The UCI are happy to report that after extensive testing during the 2016 Tour de France, they found no evidence of technological fraud during the entire three-week race.
Despite the fact that random, unannounced checks were made on Tour de France bikes before, during and after racing over the 21 stages of this year’s Tour de France, not a single check turned up a positive result; something that hopefully will continue to aide the recovery of integrity to professional cycling.
In all 3,773 tests were carried out over the period of the Tour de France. Average that out between the 198 riders who started the Tour de France and you have 19 tests each in three weeks, almost a bike check per day per rider. Using magnetic resistance technology, the same check method that was used to detect the engine in Femke Van den Driessche’s bike at the UCI Cyclocross World Championships, it is the Belgian’s bike that remains the only positive test so far.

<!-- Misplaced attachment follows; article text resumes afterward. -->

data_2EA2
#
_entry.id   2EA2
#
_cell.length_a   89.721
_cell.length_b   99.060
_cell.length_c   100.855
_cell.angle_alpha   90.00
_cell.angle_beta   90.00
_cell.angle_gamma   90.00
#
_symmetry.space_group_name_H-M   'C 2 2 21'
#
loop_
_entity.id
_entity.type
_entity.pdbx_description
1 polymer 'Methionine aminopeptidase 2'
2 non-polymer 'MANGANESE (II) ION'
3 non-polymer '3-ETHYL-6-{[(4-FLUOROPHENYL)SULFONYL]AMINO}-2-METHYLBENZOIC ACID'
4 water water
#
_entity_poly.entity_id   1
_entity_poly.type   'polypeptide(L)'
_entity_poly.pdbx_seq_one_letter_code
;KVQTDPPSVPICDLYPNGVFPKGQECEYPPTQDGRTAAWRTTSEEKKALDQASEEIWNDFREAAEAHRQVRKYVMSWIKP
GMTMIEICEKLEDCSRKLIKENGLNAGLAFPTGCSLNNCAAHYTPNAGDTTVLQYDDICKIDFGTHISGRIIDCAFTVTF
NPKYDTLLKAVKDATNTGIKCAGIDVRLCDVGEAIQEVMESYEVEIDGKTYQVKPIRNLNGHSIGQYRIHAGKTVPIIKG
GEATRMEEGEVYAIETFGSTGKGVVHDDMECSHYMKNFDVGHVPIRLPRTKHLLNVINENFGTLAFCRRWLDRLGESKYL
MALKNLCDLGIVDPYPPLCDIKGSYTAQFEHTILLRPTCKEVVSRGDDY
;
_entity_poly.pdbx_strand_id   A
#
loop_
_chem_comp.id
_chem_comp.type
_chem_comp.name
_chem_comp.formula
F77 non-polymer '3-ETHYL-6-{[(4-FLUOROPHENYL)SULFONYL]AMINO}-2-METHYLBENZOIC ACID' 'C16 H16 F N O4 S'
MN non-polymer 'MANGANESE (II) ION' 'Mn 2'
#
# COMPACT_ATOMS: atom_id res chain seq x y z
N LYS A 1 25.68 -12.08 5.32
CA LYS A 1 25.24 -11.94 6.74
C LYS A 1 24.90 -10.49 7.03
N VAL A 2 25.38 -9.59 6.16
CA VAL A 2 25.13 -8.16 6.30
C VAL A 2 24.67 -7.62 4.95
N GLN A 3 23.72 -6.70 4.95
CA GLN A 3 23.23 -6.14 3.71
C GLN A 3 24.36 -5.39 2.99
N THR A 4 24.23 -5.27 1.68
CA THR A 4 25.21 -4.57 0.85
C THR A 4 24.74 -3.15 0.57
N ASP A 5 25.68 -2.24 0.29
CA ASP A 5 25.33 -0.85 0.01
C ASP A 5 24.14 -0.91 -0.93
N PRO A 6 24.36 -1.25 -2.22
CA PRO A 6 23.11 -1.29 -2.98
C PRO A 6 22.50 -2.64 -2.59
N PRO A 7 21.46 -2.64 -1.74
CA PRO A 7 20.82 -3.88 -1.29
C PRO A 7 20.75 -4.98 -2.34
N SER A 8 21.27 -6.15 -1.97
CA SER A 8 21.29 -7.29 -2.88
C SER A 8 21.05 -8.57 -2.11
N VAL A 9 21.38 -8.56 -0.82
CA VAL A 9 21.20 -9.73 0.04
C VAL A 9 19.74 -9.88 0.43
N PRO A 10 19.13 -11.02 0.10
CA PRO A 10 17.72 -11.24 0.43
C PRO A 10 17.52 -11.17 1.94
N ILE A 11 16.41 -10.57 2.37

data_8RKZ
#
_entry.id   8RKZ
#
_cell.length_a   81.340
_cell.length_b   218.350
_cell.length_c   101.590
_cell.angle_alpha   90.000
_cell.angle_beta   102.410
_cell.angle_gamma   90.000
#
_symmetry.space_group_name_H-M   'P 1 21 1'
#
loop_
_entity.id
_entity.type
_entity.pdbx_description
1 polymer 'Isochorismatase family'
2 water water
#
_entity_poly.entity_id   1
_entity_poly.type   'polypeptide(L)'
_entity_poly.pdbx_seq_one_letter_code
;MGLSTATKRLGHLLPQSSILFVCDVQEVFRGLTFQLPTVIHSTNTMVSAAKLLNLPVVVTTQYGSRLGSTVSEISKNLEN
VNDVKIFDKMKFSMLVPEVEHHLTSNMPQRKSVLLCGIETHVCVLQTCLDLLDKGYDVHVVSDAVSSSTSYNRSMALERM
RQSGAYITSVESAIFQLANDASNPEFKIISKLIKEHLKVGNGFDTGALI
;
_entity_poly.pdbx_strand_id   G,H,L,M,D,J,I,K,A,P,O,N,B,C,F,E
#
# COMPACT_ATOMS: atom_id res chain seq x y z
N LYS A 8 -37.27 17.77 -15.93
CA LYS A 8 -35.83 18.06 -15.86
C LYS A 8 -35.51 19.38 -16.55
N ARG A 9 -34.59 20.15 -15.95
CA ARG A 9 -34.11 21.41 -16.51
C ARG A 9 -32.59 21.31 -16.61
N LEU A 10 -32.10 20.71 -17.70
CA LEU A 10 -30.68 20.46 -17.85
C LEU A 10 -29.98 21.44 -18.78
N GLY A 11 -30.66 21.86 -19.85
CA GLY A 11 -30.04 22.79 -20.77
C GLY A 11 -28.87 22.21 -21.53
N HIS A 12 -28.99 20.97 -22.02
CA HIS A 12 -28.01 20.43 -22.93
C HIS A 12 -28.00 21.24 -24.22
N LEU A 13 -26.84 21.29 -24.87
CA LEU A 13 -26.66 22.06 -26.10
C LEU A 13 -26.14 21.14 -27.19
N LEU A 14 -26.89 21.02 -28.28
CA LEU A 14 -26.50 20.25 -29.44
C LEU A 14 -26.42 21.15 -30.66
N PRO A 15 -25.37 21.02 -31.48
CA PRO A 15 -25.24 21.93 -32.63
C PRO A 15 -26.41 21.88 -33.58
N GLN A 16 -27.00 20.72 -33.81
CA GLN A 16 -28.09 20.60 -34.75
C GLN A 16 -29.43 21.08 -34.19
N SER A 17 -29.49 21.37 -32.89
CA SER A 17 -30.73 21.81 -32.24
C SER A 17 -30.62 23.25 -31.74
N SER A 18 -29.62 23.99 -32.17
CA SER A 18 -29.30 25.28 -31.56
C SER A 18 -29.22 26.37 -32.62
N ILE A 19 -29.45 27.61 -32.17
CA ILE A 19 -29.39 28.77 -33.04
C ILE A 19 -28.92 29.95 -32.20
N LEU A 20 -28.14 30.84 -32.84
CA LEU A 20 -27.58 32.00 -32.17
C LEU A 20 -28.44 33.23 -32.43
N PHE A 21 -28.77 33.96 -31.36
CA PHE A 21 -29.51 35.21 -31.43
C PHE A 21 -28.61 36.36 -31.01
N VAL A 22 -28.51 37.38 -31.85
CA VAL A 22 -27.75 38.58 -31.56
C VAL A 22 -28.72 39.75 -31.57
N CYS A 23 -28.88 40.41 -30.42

Aside from the magnetic resistance technology, the UCI has also made use of thermal imaging and X-rays to ensure that their results could be verified with these methods as well.
UCI president Brian Cookson said, “I want to thank the UCI staff for its hard work and dedication in testing so many bikes over the past three weeks. This demonstrates our absolutely commitment to leave no stone unturned in a matter that if not tackled properly, could seriously damage the renewed reputation of cycling.”